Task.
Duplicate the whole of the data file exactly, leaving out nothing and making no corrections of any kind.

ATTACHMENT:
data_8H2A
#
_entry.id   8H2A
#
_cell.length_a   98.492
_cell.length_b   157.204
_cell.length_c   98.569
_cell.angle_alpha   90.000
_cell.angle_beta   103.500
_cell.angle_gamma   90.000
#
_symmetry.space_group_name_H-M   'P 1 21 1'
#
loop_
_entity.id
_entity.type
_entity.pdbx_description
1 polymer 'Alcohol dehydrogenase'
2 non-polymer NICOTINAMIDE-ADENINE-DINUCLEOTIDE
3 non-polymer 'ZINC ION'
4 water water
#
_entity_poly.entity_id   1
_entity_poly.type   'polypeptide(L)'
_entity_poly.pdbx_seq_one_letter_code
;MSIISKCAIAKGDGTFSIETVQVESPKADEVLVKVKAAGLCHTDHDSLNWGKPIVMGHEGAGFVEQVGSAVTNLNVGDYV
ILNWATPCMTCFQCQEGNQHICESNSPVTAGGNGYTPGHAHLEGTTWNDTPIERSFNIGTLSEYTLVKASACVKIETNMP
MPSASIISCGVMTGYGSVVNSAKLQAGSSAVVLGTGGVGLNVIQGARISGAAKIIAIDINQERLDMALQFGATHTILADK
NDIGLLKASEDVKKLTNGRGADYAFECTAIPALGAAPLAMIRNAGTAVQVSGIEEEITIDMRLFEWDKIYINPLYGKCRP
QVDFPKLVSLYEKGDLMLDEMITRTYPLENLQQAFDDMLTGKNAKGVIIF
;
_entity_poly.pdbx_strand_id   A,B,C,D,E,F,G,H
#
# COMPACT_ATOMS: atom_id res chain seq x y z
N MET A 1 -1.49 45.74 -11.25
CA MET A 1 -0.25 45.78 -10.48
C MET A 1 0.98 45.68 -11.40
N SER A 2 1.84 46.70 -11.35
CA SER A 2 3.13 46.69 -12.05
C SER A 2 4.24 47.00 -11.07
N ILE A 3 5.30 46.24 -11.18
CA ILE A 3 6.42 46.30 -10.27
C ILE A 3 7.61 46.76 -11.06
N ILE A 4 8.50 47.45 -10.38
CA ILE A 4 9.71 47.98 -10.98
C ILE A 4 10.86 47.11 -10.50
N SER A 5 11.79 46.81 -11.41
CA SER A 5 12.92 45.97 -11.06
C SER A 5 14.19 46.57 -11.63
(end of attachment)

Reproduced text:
data_8H2A
#
_entry.id   8H2A
#
_cell.length_a   98.492
_cell.length_b   157.204
_cell.length_c   98.569
_cell.angle_alpha   90.000
_cell.angle_beta   103.500
_cell.angle_gamma   90.000
#
_symmetry.space_group_name_H-M   'P 1 21 1'
#
loop_
_entity.id
_entity.type
_entity.pdbx_description
1 polymer 'Alcohol dehydrogenase'
2 non-polymer NICOTINAMIDE-ADENINE-DINUCLEOTIDE
3 non-polymer 'ZINC ION'
4 water water
#
_entity_poly.entity_id   1
_entity_poly.type   'polypeptide(L)'
_entity_poly.pdbx_seq_one_letter_code
;MSIISKCAIAKGDGTFSIETVQVESPKADEVLVKVKAAGLCHTDHDSLNWGKPIVMGHEGAGFVEQVGSAVTNLNVGDYV
ILNWATPCMTCFQCQEGNQHICESNSPVTAGGNGYTPGHAHLEGTTWNDTPIERSFNIGTLSEYTLVKASACVKIETNMP
MPSASIISCGVMTGYGSVVNSAKLQAGSSAVVLGTGGVGLNVIQGARISGAAKIIAIDINQERLDMALQFGATHTILADK
NDIGLLKASEDVKKLTNGRGADYAFECTAIPALGAAPLAMIRNAGTAVQVSGIEEEITIDMRLFEWDKIYINPLYGKCRP
QVDFPKLVSLYEKGDLMLDEMITRTYPLENLQQAFDDMLTGKNAKGVIIF
;
_entity_poly.pdbx_strand_id   A,B,C,D,E,F,G,H
#
# COMPACT_ATOMS: atom_id res chain seq x y z
N MET A 1 -1.49 45.74 -11.25
CA MET A 1 -0.25 45.78 -10.48
C MET A 1 0.98 45.68 -11.40
N SER A 2 1.84 46.70 -11.35
CA SER A 2 3.13 46.69 -12.05
C SER A 2 4.24 47.00 -11.07
N ILE A 3 5.30 46.24 -11.18
CA ILE A 3 6.42 46.30 -10.27
C ILE A 3 7.61 46.76 -11.06
N ILE A 4 8.50 47.45 -10.38
CA ILE A 4 9.71 47.98 -10.98
C ILE A 4 10.86 47.11 -10.50
N SER A 5 11.79 46.81 -11.41
CA SER A 5 12.92 45.97 -11.06
C SER A 5 14.19 46.57 -11.63